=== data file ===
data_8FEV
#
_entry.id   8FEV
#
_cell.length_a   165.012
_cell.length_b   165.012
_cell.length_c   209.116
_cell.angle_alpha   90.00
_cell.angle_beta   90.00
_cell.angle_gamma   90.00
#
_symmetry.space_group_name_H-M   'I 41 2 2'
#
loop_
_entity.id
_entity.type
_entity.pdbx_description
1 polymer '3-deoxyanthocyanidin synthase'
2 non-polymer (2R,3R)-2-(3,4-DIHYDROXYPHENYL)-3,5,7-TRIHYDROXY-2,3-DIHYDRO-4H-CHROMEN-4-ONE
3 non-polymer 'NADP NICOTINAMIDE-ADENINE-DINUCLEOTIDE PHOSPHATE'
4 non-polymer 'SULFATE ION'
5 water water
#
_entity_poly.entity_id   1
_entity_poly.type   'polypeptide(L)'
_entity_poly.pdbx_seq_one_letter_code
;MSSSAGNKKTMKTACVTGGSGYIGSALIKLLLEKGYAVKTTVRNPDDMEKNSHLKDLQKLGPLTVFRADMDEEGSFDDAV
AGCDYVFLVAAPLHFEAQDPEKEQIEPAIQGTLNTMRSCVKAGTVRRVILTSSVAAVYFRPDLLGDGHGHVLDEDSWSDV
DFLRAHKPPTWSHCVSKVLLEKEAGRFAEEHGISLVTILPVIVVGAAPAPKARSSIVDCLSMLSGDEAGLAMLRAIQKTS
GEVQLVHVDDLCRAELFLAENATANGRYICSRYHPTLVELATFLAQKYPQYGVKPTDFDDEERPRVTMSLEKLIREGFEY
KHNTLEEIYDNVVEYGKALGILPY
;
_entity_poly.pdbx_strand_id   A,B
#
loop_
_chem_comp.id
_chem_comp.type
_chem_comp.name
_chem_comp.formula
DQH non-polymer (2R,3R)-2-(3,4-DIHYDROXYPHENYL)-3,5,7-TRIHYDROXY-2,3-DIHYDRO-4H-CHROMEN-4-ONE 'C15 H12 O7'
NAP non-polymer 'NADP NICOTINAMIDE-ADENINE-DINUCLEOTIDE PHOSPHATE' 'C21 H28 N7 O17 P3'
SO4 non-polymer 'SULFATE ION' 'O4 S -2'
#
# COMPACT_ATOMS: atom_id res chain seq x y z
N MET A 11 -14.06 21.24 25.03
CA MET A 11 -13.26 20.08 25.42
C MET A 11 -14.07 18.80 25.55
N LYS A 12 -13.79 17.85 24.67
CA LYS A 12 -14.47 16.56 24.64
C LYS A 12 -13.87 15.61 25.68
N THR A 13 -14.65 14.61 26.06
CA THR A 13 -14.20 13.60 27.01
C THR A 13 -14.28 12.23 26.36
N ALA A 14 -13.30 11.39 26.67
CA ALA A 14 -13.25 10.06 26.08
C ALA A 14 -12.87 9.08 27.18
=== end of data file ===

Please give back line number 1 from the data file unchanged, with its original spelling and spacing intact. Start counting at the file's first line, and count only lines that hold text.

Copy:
data_8FEV